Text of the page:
When the serious SSL exploit “Heartbleed” was announced, I was at lunch. By the time I got home from work, there was already a patch in the Debian repositories, and there was one in the Ubuntu repositories before I went to bed.
Both Debian and Ubuntu are distributions of linux, and are installed on all sorts of different computers – from laptops to desktops to servers to the tiny Raspberry Pi, so the “oh, Android’s on lots of different hardware” argument seems a little thin to me.
Contrast that with the response to the “Stagefright” Android security hole. Announced at the end of July, it still took the big Android manufacturers a week to simply state that they were going to provide monthly security updates.
What they didn’t say was that the patches would roll out slowly, and only for selected models of phones. If you look at this list of patched phones, you’ll see that whether or not you’re patched has a lot to do with how new your phone is and who your carrier is. Have a Galaxy S3? I hope you’ve got Sprint as a carrier.
This, unfortunately, isn’t new. A vulnerability discovered in older versions of Android (and by old, I mean “the primary version in mid-2013”) simply will not get a patch.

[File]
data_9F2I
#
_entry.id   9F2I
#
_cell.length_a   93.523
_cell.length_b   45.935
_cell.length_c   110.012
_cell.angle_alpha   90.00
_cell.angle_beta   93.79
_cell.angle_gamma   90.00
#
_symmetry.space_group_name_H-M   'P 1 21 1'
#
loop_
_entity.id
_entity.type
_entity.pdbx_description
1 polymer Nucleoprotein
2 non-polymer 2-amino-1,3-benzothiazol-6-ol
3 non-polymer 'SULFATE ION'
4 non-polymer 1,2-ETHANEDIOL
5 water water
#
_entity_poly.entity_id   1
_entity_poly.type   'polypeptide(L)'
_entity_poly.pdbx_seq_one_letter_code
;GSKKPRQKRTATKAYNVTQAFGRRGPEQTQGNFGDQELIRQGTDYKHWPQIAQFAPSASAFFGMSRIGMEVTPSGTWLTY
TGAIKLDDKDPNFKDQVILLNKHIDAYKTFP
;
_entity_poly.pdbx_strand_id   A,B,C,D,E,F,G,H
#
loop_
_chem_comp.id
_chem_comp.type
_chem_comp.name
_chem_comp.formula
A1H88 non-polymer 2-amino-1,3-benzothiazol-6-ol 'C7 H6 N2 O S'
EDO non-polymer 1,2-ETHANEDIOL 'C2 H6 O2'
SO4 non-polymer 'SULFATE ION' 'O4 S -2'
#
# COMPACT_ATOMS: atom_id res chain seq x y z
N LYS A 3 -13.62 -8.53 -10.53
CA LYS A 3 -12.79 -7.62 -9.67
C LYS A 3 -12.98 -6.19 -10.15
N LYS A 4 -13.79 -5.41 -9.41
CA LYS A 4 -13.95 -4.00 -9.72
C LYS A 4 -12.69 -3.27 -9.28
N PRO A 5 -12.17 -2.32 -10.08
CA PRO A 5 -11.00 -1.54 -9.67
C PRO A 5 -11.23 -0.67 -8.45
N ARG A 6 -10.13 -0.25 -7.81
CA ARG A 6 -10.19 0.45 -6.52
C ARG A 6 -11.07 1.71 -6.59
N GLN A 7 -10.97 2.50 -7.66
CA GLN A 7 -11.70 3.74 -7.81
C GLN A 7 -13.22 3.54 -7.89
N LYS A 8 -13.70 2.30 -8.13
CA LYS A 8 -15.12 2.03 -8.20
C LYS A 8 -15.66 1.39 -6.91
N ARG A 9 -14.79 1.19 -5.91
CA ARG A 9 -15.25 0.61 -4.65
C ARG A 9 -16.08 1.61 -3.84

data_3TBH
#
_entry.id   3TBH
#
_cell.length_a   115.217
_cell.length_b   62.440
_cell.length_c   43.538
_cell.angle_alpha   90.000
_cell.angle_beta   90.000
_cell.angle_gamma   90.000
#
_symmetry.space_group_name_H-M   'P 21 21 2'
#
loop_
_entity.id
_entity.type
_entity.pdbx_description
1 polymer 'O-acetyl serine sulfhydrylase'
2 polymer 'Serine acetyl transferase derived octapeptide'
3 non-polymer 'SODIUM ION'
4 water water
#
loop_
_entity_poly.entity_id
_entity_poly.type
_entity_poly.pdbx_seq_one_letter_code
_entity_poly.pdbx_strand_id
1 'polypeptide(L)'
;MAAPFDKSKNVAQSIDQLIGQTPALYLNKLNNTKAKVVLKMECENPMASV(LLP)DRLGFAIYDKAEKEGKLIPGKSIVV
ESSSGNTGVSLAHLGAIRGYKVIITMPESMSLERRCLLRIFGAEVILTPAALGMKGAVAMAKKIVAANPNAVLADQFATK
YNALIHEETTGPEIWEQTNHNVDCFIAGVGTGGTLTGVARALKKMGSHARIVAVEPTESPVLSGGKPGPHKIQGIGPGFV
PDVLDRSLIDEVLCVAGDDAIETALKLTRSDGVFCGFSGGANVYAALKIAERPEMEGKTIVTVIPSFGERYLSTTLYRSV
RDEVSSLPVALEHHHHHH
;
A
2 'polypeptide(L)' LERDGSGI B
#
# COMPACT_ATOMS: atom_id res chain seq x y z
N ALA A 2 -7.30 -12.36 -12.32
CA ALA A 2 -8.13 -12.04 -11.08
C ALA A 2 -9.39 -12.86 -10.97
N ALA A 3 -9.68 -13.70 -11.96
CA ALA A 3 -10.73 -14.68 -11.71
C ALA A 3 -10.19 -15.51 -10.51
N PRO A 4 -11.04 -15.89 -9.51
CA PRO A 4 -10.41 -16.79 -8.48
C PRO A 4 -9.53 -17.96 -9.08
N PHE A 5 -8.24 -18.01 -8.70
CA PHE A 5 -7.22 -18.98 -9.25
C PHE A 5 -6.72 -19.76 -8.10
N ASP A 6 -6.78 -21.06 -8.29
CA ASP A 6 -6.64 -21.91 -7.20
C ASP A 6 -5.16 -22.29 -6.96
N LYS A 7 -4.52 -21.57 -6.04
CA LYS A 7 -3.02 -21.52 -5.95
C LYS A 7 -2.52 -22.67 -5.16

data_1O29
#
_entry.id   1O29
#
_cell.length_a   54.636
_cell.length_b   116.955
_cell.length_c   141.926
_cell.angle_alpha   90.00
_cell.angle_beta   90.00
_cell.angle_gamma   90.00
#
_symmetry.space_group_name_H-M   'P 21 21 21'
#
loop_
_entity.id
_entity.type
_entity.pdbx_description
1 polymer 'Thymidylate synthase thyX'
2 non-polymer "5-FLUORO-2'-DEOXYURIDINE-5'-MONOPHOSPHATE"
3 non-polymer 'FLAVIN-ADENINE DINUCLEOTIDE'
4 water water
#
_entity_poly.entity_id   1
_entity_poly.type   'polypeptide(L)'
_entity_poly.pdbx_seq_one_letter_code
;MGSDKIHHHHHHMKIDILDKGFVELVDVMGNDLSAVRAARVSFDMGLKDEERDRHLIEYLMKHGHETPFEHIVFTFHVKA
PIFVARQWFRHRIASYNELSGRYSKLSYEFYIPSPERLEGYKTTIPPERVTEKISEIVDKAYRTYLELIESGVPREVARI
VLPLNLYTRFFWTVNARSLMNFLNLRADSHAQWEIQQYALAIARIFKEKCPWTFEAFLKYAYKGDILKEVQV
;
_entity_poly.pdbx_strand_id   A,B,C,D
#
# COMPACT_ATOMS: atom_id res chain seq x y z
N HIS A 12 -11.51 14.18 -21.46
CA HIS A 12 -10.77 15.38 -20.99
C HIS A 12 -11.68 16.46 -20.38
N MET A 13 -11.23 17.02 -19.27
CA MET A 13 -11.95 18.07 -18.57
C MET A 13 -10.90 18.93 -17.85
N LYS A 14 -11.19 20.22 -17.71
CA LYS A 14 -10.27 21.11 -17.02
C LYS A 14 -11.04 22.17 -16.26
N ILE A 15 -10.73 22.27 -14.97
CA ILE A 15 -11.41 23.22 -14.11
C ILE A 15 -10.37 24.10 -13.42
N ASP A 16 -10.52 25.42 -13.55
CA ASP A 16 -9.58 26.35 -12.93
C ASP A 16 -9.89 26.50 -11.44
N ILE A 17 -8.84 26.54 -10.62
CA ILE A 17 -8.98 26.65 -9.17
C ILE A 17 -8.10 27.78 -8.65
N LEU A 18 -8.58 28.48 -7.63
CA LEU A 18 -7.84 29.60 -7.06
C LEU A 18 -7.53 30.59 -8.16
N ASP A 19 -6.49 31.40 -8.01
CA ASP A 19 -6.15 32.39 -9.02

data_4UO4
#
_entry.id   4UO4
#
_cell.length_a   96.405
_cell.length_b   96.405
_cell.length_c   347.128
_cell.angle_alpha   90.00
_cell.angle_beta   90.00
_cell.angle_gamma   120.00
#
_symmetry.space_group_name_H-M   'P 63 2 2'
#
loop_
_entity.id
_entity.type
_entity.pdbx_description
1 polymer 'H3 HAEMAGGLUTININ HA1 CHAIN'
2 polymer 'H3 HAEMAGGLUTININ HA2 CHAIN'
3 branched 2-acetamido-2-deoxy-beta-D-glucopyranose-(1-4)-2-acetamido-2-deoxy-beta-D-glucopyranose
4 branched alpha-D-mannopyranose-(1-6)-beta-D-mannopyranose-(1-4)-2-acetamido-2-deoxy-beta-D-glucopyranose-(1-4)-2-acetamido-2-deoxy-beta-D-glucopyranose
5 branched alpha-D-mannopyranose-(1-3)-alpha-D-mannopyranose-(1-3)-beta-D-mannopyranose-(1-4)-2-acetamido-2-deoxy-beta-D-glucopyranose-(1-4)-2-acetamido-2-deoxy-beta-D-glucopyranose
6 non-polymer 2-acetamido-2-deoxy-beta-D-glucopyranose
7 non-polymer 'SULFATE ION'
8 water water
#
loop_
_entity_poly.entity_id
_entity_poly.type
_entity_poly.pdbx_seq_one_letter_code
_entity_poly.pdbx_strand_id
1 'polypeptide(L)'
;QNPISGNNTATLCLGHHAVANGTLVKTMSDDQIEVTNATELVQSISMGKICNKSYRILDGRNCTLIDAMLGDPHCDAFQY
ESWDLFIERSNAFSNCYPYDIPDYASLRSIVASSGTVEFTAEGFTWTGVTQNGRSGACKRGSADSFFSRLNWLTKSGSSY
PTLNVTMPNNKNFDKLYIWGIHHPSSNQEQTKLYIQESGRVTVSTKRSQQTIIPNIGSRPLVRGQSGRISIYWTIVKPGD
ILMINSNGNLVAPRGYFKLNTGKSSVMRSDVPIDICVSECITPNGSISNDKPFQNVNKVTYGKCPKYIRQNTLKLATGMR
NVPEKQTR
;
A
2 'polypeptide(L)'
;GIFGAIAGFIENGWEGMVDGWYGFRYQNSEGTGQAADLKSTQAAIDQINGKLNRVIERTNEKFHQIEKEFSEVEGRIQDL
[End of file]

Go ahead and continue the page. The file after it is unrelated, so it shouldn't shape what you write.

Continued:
Which is kind of crap. It’s leaving people who can’t afford to get a new phone every year or two (or simply don’t want to give up a perfectly good phone) in the dust.
And yet, my near end-of-support cycle Ubuntu laptop got a software patch for Heartbleed within 24 hours.
But this is not just a customer service issue. This is a national security issue. Take a listen to RadioLab’s story about Darkode. Realize that everything that applies there also applies to your smartphone.
Yes, I realize that our government (hello NSA!) thinks that there’s a benefit to having the code be closed. But just like ISPs and PC manufacturers realized it was less expensive to provide antivirus software to consumers, so must our defense industry realize that having the ability to quickly and easily stop exploits will be far less expensive than dealing with the fallout from huge mobile botnets.
We don’t have to abandon Android (or iOS with its linux-style backend); we do have to make it so that these commercial providers have the same kind of security consciousness and responsiveness that free and open source software does as well.
It’s entirely possible there’s a real reason what I’m suggesting couldn’t happen. If so, please educate me.